Here, you are urged and encouraged to run your mouths about something important.

Thursday, June 17, 2010


The Obama administration has this uncanny knack of being involved in slow-burn scandals, like sores that won't heal. The Black Panthers case involving voter intimidation has been going since November, 2008; the Sestak / Romanoff actually started in September, 2009 when the Denver Post first reported the offer to Romanoff.

Now we're learning that the scandal involving Investigator General Gerald Walpin, who was allegedly fired illegally and without good reason last year, is making news again. Unfortunately for the Obama administration, Walpin filed a lawsuit very early on, calling for his reinstatement. The administration went into panic mode over another individual at the heart of the scandal, Sacramento mayor Kevin Johnson.

Via the Washington Times:
On June 9, 2010, The Washington Times broke the story that AmeriCorps' parent, Corporation for National and Community Service (CNCS), ignored its own sanctions against Mr. Johnson for infractions admitted by the mayor by featuring him in an honored speaking slot at the upcoming National Conference on Volunteering and Service June 28 through 30 in New York. By June 11 - the anniversary of the firing - CNCS executives made a series of frantic phone calls that resulted in Mr. Johnson being scrubbed from the list of speakers and removed from the website. The remaining questions are: Who invited Mr. Johnson in the first place, and why?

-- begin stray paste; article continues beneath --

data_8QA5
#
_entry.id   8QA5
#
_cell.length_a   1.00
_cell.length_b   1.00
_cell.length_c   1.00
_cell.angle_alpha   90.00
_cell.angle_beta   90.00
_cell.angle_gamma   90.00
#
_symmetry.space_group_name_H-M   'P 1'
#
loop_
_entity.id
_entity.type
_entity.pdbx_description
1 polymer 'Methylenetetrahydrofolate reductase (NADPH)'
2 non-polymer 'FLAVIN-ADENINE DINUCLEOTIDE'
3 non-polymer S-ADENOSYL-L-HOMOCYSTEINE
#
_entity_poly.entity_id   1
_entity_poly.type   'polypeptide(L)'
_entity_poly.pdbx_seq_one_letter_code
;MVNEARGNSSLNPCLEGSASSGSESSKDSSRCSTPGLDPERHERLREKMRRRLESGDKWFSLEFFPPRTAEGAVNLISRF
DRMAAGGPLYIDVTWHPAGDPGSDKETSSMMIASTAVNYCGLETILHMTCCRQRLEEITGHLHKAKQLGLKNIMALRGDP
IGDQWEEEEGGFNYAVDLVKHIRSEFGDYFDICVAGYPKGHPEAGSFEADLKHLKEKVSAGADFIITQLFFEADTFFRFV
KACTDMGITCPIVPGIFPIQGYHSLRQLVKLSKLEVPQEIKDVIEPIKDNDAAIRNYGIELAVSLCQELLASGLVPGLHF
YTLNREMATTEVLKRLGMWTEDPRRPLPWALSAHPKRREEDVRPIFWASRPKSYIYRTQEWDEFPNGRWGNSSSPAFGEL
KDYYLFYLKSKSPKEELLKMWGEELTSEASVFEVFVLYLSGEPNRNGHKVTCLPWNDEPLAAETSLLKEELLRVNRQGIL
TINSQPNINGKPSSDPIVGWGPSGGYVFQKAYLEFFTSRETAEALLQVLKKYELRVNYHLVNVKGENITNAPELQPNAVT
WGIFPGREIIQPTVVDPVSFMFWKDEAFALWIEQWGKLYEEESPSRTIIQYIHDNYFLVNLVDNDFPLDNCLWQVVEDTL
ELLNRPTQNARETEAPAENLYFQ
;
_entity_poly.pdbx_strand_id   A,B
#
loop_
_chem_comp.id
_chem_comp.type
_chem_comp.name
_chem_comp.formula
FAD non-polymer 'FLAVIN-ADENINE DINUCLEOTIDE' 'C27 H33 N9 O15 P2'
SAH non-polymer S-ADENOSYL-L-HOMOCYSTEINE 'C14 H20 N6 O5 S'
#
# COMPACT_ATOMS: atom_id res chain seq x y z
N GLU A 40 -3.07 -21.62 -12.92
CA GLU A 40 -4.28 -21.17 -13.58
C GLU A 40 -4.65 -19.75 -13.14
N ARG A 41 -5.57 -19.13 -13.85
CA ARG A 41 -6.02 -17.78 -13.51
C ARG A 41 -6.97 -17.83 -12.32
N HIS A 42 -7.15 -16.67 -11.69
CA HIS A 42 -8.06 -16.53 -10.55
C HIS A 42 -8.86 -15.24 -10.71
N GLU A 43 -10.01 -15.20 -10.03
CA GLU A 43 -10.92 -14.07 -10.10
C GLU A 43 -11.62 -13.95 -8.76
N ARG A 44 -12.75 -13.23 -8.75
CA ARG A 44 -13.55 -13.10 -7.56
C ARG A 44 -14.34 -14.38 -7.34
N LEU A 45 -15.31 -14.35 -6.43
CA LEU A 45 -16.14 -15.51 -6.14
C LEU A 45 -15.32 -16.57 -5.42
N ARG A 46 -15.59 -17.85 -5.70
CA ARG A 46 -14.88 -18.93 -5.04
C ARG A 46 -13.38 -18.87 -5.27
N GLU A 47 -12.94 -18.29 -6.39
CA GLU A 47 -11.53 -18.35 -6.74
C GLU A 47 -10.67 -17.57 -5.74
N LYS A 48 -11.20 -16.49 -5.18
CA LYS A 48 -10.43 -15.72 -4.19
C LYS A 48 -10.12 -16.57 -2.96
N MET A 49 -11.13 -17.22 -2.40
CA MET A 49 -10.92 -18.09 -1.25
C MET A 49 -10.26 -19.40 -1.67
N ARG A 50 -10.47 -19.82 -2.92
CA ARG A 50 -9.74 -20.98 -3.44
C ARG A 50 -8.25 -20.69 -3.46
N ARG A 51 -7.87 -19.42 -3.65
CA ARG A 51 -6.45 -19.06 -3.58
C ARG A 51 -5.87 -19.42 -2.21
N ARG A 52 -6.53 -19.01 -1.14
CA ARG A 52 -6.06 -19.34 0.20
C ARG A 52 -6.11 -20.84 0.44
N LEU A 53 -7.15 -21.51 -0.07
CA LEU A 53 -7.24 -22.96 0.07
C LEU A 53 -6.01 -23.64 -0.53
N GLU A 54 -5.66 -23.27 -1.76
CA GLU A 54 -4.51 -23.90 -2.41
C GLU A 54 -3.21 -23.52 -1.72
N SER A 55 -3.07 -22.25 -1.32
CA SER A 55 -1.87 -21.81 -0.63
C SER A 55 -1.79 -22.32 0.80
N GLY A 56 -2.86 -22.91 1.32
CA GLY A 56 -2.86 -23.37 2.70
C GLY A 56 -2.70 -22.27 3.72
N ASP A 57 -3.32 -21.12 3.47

On the same day Mr. Johnson withdrew as a speaker, Mr. Walpin filed a final summation in a federal appeals court explaining why the court should order expedited action on his lawsuit. Even though he filed suit on July 17, and even though his suit is time sensitive because the administration already has nominated a would-be replacement, Judge Richard W. Roberts of the U.S. District Court for the District of Columbia has sat on numerous motions and countermotions for expedited judgment, thus stalling the case. Mr. Walpin's petition for a writ of mandamus asks the Court of Appeals for the D.C. Circuit to issue an order for Judge Roberts to rule on all pending motions.
We've all seen our share of judges that do inexplicable things in favor of those in power; Paul v. Clinton is the quintessential example. The judge in Rod Blagojevich's trial denying the defense's motion to subpoena Barack Obama's testimony is another, especially after reading the redacted portions of that motion, which came available to the public due to a software glitch. This judge in Gerald Walpin's case is yet another.

Read it all.

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